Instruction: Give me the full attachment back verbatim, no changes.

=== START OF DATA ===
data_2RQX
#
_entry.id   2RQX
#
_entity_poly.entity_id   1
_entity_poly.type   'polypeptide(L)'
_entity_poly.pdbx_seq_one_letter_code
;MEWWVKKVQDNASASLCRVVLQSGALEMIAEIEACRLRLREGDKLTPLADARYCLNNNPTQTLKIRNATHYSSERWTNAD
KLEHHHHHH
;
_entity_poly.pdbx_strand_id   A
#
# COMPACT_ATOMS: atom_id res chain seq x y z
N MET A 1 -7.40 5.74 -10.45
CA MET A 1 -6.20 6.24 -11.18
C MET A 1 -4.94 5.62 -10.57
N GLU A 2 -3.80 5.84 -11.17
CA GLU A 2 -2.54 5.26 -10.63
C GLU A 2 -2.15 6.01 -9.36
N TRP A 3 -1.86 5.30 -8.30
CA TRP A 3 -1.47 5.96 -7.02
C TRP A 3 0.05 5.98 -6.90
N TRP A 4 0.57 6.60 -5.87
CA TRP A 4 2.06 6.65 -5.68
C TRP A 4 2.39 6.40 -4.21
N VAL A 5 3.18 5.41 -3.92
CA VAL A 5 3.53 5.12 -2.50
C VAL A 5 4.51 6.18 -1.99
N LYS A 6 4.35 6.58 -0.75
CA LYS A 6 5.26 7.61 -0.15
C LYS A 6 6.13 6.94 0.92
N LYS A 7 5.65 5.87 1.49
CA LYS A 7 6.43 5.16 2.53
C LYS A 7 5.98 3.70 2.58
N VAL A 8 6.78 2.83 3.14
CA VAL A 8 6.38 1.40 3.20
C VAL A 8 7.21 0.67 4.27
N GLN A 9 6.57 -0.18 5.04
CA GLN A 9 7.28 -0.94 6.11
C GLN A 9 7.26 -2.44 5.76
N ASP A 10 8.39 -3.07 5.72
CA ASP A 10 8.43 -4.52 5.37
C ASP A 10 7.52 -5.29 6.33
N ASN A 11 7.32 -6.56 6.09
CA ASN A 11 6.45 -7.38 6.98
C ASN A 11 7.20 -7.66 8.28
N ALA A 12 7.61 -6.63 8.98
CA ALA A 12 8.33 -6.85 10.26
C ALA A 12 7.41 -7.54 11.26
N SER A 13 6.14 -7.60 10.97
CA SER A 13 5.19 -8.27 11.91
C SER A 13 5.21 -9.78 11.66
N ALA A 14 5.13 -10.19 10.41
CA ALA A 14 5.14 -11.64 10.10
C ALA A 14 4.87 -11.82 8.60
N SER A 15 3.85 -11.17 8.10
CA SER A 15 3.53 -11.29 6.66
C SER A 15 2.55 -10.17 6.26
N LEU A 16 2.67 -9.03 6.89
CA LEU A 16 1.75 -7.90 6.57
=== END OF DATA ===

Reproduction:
data_2RQX
#
_entry.id   2RQX
#
_entity_poly.entity_id   1
_entity_poly.type   'polypeptide(L)'
_entity_poly.pdbx_seq_one_letter_code
;MEWWVKKVQDNASASLCRVVLQSGALEMIAEIEACRLRLREGDKLTPLADARYCLNNNPTQTLKIRNATHYSSERWTNAD
KLEHHHHHH
;
_entity_poly.pdbx_strand_id   A
#
# COMPACT_ATOMS: atom_id res chain seq x y z
N MET A 1 -7.40 5.74 -10.45
CA MET A 1 -6.20 6.24 -11.18
C MET A 1 -4.94 5.62 -10.57
N GLU A 2 -3.80 5.84 -11.17
CA GLU A 2 -2.54 5.26 -10.63
C GLU A 2 -2.15 6.01 -9.36
N TRP A 3 -1.86 5.30 -8.30
CA TRP A 3 -1.47 5.96 -7.02
C TRP A 3 0.05 5.98 -6.90
N TRP A 4 0.57 6.60 -5.87
CA TRP A 4 2.06 6.65 -5.68
C TRP A 4 2.39 6.40 -4.21
N VAL A 5 3.18 5.41 -3.92
CA VAL A 5 3.53 5.12 -2.50
C VAL A 5 4.51 6.18 -1.99
N LYS A 6 4.35 6.58 -0.75
CA LYS A 6 5.26 7.61 -0.15
C LYS A 6 6.13 6.94 0.92
N LYS A 7 5.65 5.87 1.49
CA LYS A 7 6.43 5.16 2.53
C LYS A 7 5.98 3.70 2.58
N VAL A 8 6.78 2.83 3.14
CA VAL A 8 6.38 1.40 3.20
C VAL A 8 7.21 0.67 4.27
N GLN A 9 6.57 -0.18 5.04
CA GLN A 9 7.28 -0.94 6.11
C GLN A 9 7.26 -2.44 5.76
N ASP A 10 8.39 -3.07 5.72
CA ASP A 10 8.43 -4.52 5.37
C ASP A 10 7.52 -5.29 6.33
N ASN A 11 7.32 -6.56 6.09
CA ASN A 11 6.45 -7.38 6.98
C ASN A 11 7.20 -7.66 8.28
N ALA A 12 7.61 -6.63 8.98
CA ALA A 12 8.33 -6.85 10.26
C ALA A 12 7.41 -7.54 11.26
N SER A 13 6.14 -7.60 10.97
CA SER A 13 5.19 -8.27 11.91
C SER A 13 5.21 -9.78 11.66
N ALA A 14 5.13 -10.19 10.41
CA ALA A 14 5.14 -11.64 10.10
C ALA A 14 4.87 -11.82 8.60
N SER A 15 3.85 -11.17 8.10
CA SER A 15 3.53 -11.29 6.66
C SER A 15 2.55 -10.17 6.26
N LEU A 16 2.67 -9.03 6.89
CA LEU A 16 1.75 -7.90 6.57